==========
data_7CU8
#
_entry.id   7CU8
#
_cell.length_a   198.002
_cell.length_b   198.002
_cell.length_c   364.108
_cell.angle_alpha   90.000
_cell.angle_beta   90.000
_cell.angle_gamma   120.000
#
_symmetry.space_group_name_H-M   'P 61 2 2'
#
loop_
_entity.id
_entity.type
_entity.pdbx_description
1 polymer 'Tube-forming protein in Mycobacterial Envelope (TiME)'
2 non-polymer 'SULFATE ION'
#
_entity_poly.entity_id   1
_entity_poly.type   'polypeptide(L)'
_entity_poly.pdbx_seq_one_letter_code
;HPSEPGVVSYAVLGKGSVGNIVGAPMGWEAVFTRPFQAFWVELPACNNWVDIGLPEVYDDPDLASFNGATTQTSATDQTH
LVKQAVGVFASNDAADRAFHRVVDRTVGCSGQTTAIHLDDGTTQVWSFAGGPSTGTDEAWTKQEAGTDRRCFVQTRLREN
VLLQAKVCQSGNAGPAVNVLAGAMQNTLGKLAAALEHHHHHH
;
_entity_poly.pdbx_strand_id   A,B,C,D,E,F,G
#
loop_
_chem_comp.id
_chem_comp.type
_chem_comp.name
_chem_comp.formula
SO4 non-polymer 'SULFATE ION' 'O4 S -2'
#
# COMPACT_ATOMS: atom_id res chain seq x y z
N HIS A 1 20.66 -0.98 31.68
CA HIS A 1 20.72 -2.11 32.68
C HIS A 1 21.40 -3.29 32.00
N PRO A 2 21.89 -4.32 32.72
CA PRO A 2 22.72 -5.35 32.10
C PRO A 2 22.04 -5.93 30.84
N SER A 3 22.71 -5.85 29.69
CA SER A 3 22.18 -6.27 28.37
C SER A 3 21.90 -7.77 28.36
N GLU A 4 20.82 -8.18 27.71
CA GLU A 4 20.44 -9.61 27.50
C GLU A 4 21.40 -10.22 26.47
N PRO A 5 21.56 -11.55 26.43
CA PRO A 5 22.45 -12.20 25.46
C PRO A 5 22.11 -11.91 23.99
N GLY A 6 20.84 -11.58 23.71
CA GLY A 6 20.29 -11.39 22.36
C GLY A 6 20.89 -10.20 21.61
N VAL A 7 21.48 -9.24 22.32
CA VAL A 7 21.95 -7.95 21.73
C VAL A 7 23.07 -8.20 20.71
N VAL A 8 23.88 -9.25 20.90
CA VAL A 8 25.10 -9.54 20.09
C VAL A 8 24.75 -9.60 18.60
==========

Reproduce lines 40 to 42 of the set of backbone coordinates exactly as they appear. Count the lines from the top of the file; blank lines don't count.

C HIS A 1 21.40 -3.29 32.00
N PRO A 2 21.89 -4.32 32.72
CA PRO A 2 22.72 -5.35 32.10